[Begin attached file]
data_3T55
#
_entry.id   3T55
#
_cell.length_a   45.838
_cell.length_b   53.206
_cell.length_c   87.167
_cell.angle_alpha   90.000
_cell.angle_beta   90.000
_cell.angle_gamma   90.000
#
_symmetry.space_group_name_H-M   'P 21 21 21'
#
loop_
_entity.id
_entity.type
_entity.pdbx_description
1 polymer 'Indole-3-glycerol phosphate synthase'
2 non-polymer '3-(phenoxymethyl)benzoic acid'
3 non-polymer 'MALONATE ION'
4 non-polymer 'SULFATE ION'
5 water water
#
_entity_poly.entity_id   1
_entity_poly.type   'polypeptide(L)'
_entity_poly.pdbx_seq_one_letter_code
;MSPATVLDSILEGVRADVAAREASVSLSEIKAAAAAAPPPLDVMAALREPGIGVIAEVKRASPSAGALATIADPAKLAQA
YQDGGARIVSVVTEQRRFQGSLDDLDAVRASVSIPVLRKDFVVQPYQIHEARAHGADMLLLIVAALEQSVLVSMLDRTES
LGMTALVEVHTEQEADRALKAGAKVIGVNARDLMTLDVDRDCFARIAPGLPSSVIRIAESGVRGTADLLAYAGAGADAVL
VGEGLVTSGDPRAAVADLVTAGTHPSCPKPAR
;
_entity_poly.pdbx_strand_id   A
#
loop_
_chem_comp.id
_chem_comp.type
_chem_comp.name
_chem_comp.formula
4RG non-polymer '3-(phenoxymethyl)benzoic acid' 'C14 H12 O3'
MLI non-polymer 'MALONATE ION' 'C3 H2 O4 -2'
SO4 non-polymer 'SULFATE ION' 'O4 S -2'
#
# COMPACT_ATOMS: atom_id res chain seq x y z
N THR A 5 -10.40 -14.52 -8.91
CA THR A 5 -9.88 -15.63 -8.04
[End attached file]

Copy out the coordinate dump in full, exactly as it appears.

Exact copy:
data_3T55
#
_entry.id   3T55
#
_cell.length_a   45.838
_cell.length_b   53.206
_cell.length_c   87.167
_cell.angle_alpha   90.000
_cell.angle_beta   90.000
_cell.angle_gamma   90.000
#
_symmetry.space_group_name_H-M   'P 21 21 21'
#
loop_
_entity.id
_entity.type
_entity.pdbx_description
1 polymer 'Indole-3-glycerol phosphate synthase'
2 non-polymer '3-(phenoxymethyl)benzoic acid'
3 non-polymer 'MALONATE ION'
4 non-polymer 'SULFATE ION'
5 water water
#
_entity_poly.entity_id   1
_entity_poly.type   'polypeptide(L)'
_entity_poly.pdbx_seq_one_letter_code
;MSPATVLDSILEGVRADVAAREASVSLSEIKAAAAAAPPPLDVMAALREPGIGVIAEVKRASPSAGALATIADPAKLAQA
YQDGGARIVSVVTEQRRFQGSLDDLDAVRASVSIPVLRKDFVVQPYQIHEARAHGADMLLLIVAALEQSVLVSMLDRTES
LGMTALVEVHTEQEADRALKAGAKVIGVNARDLMTLDVDRDCFARIAPGLPSSVIRIAESGVRGTADLLAYAGAGADAVL
VGEGLVTSGDPRAAVADLVTAGTHPSCPKPAR
;
_entity_poly.pdbx_strand_id   A
#
loop_
_chem_comp.id
_chem_comp.type
_chem_comp.name
_chem_comp.formula
4RG non-polymer '3-(phenoxymethyl)benzoic acid' 'C14 H12 O3'
MLI non-polymer 'MALONATE ION' 'C3 H2 O4 -2'
SO4 non-polymer 'SULFATE ION' 'O4 S -2'
#
# COMPACT_ATOMS: atom_id res chain seq x y z
N THR A 5 -10.40 -14.52 -8.91
CA THR A 5 -9.88 -15.63 -8.04